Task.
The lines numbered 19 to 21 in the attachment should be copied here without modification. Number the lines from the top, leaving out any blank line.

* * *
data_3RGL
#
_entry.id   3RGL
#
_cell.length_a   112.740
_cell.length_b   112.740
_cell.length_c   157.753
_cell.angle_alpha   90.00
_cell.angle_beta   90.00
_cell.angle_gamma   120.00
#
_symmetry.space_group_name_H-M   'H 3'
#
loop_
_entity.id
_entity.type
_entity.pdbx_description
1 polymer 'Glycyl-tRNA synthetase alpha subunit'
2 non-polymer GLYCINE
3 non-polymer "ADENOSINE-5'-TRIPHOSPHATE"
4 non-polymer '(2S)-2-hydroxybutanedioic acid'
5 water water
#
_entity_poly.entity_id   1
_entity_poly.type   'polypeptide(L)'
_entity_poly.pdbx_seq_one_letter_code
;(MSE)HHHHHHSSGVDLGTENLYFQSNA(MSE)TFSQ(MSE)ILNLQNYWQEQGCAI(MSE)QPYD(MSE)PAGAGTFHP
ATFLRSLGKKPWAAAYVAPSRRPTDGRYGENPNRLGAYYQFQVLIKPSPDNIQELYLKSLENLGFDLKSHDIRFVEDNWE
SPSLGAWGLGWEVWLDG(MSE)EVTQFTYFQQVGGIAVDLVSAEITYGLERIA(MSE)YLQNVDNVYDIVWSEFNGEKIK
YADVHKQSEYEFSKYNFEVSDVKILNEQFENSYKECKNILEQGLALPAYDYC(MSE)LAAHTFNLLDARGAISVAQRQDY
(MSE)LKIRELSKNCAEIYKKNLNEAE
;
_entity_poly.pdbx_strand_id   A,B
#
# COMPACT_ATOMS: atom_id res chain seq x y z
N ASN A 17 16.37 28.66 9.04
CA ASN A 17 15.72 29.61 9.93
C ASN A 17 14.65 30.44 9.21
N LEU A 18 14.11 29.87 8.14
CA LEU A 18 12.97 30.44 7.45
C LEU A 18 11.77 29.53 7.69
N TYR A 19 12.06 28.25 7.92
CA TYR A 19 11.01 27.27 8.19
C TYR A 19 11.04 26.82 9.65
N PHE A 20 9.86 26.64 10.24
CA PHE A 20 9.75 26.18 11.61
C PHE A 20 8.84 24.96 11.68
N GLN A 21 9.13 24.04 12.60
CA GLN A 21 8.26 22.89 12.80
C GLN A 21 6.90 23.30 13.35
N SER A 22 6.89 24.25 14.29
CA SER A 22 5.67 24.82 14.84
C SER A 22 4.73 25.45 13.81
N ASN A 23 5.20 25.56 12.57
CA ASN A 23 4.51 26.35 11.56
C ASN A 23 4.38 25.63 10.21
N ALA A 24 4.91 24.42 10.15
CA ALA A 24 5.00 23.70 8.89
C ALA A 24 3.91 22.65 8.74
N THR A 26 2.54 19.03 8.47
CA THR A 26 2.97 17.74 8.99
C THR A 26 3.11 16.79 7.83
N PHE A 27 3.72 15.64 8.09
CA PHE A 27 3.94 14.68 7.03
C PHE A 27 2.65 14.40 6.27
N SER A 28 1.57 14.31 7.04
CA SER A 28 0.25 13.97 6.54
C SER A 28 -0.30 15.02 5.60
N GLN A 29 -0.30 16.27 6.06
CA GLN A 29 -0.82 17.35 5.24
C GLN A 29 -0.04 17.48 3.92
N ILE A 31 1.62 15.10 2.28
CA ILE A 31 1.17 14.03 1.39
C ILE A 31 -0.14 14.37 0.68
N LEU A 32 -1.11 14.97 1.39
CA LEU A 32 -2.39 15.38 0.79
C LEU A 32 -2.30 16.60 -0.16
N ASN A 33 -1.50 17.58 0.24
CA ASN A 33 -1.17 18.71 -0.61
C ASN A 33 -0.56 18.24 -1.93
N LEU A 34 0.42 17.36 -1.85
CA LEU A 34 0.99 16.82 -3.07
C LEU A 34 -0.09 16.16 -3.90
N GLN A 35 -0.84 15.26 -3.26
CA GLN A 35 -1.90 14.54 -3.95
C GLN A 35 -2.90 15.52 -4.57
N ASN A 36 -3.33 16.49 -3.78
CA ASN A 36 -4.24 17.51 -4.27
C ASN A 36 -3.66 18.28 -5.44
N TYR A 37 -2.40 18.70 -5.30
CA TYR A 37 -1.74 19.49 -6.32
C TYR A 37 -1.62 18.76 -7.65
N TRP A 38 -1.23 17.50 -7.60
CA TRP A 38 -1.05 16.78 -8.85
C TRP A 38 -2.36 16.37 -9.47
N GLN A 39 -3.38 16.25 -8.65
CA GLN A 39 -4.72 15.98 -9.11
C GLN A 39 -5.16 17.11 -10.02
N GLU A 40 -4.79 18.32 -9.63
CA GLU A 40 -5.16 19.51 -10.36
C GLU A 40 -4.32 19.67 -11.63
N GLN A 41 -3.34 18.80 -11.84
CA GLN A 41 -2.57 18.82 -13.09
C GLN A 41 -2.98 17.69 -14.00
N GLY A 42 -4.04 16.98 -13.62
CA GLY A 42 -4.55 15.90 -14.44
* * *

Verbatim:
2 non-polymer GLYCINE
3 non-polymer "ADENOSINE-5'-TRIPHOSPHATE"
4 non-polymer '(2S)-2-hydroxybutanedioic acid'